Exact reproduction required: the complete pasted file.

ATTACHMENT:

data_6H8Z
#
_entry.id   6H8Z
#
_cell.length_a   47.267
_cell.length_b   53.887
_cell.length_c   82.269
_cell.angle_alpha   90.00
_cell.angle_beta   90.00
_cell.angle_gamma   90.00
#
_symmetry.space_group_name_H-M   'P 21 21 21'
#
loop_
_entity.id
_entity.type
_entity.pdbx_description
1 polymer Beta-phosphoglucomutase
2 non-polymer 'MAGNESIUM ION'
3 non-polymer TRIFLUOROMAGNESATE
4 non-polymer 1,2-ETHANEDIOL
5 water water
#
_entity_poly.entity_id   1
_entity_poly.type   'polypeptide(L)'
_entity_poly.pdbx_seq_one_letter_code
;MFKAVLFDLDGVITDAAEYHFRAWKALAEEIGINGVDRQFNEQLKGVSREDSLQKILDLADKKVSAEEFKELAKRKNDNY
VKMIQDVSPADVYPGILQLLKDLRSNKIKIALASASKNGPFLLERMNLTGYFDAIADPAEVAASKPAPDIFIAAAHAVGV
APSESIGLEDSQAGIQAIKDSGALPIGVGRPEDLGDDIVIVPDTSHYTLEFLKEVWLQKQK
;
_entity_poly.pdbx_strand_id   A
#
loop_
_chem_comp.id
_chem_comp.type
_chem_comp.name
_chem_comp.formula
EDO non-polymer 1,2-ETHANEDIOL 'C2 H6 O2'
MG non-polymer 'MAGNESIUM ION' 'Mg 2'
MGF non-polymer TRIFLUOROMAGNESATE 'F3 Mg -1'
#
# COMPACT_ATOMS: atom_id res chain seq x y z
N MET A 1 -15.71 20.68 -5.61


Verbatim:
data_6H8Z
#
_entry.id   6H8Z
#
_cell.length_a   47.267
_cell.length_b   53.887
_cell.length_c   82.269
_cell.angle_alpha   90.00
_cell.angle_beta   90.00
_cell.angle_gamma   90.00
#
_symmetry.space_group_name_H-M   'P 21 21 21'
#
loop_
_entity.id
_entity.type
_entity.pdbx_description
1 polymer Beta-phosphoglucomutase
2 non-polymer 'MAGNESIUM ION'
3 non-polymer TRIFLUOROMAGNESATE
4 non-polymer 1,2-ETHANEDIOL
5 water water
#
_entity_poly.entity_id   1
_entity_poly.type   'polypeptide(L)'
_entity_poly.pdbx_seq_one_letter_code
;MFKAVLFDLDGVITDAAEYHFRAWKALAEEIGINGVDRQFNEQLKGVSREDSLQKILDLADKKVSAEEFKELAKRKNDNY
VKMIQDVSPADVYPGILQLLKDLRSNKIKIALASASKNGPFLLERMNLTGYFDAIADPAEVAASKPAPDIFIAAAHAVGV
APSESIGLEDSQAGIQAIKDSGALPIGVGRPEDLGDDIVIVPDTSHYTLEFLKEVWLQKQK
;
_entity_poly.pdbx_strand_id   A
#
loop_
_chem_comp.id
_chem_comp.type
_chem_comp.name
_chem_comp.formula
EDO non-polymer 1,2-ETHANEDIOL 'C2 H6 O2'
MG non-polymer 'MAGNESIUM ION' 'Mg 2'
MGF non-polymer TRIFLUOROMAGNESATE 'F3 Mg -1'
#
# COMPACT_ATOMS: atom_id res chain seq x y z
N MET A 1 -15.71 20.68 -5.61